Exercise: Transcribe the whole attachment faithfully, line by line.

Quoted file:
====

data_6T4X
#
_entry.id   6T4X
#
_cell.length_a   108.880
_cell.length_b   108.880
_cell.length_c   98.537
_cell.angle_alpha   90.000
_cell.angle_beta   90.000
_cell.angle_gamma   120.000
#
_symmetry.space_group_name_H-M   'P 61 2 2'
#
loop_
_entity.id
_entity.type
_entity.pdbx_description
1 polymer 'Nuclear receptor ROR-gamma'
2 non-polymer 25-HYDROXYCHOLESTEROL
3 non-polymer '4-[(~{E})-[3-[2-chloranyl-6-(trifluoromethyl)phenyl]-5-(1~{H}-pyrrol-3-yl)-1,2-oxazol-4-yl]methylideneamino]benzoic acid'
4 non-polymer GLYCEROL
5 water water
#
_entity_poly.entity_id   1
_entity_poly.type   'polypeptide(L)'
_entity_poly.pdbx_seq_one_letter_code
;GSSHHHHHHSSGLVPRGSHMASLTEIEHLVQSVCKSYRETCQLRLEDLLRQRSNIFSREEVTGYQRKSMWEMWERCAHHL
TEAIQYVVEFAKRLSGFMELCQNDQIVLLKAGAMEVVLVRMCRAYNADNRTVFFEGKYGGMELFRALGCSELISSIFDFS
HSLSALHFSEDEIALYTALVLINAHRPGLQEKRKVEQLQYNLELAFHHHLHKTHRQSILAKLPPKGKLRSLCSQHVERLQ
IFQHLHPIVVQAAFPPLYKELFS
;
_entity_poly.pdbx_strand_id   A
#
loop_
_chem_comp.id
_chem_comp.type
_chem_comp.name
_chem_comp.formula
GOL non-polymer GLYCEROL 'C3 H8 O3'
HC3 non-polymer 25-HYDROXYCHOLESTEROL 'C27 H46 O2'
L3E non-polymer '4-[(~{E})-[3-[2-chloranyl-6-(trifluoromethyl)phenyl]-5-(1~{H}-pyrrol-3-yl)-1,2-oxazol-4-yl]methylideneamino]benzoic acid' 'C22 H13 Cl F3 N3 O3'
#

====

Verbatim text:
data_6T4X
#
_entry.id   6T4X
#
_cell.length_a   108.880
_cell.length_b   108.880
_cell.length_c   98.537
_cell.angle_alpha   90.000
_cell.angle_beta   90.000
_cell.angle_gamma   120.000
#
_symmetry.space_group_name_H-M   'P 61 2 2'
#
loop_
_entity.id
_entity.type
_entity.pdbx_description
1 polymer 'Nuclear receptor ROR-gamma'
2 non-polymer 25-HYDROXYCHOLESTEROL
3 non-polymer '4-[(~{E})-[3-[2-chloranyl-6-(trifluoromethyl)phenyl]-5-(1~{H}-pyrrol-3-yl)-1,2-oxazol-4-yl]methylideneamino]benzoic acid'
4 non-polymer GLYCEROL
5 water water
#
_entity_poly.entity_id   1
_entity_poly.type   'polypeptide(L)'
_entity_poly.pdbx_seq_one_letter_code
;GSSHHHHHHSSGLVPRGSHMASLTEIEHLVQSVCKSYRETCQLRLEDLLRQRSNIFSREEVTGYQRKSMWEMWERCAHHL
TEAIQYVVEFAKRLSGFMELCQNDQIVLLKAGAMEVVLVRMCRAYNADNRTVFFEGKYGGMELFRALGCSELISSIFDFS
HSLSALHFSEDEIALYTALVLINAHRPGLQEKRKVEQLQYNLELAFHHHLHKTHRQSILAKLPPKGKLRSLCSQHVERLQ
IFQHLHPIVVQAAFPPLYKELFS
;
_entity_poly.pdbx_strand_id   A
#
loop_
_chem_comp.id
_chem_comp.type
_chem_comp.name
_chem_comp.formula
GOL non-polymer GLYCEROL 'C3 H8 O3'
HC3 non-polymer 25-HYDROXYCHOLESTEROL 'C27 H46 O2'
L3E non-polymer '4-[(~{E})-[3-[2-chloranyl-6-(trifluoromethyl)phenyl]-5-(1~{H}-pyrrol-3-yl)-1,2-oxazol-4-yl]methylideneamino]benzoic acid' 'C22 H13 Cl F3 N3 O3'
#